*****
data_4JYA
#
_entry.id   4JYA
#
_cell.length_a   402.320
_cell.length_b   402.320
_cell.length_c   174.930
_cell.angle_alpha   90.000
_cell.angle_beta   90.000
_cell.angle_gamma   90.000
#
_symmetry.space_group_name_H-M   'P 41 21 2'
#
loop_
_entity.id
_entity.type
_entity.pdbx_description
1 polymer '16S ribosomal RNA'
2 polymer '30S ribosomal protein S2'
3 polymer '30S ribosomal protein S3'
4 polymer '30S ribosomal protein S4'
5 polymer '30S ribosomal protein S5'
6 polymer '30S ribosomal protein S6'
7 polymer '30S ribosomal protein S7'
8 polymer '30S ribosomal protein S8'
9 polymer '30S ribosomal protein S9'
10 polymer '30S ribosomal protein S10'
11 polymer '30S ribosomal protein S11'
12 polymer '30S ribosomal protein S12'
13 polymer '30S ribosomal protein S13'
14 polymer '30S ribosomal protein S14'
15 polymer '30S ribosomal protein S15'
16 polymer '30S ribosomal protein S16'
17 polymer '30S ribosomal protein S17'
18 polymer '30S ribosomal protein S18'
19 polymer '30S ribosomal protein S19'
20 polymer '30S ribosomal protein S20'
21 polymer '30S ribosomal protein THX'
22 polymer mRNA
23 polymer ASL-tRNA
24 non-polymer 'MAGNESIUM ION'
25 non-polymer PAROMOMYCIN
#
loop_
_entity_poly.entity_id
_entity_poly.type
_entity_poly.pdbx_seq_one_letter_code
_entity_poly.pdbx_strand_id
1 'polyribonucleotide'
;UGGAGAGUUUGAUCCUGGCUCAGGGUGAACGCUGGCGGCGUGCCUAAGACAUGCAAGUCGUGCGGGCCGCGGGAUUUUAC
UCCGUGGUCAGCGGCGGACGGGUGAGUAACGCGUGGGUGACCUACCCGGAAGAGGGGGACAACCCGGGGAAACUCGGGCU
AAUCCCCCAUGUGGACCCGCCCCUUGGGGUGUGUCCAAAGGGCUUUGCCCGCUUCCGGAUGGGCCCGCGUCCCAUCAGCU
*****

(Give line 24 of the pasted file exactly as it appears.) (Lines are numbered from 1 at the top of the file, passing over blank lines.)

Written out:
7 polymer '30S ribosomal protein S7'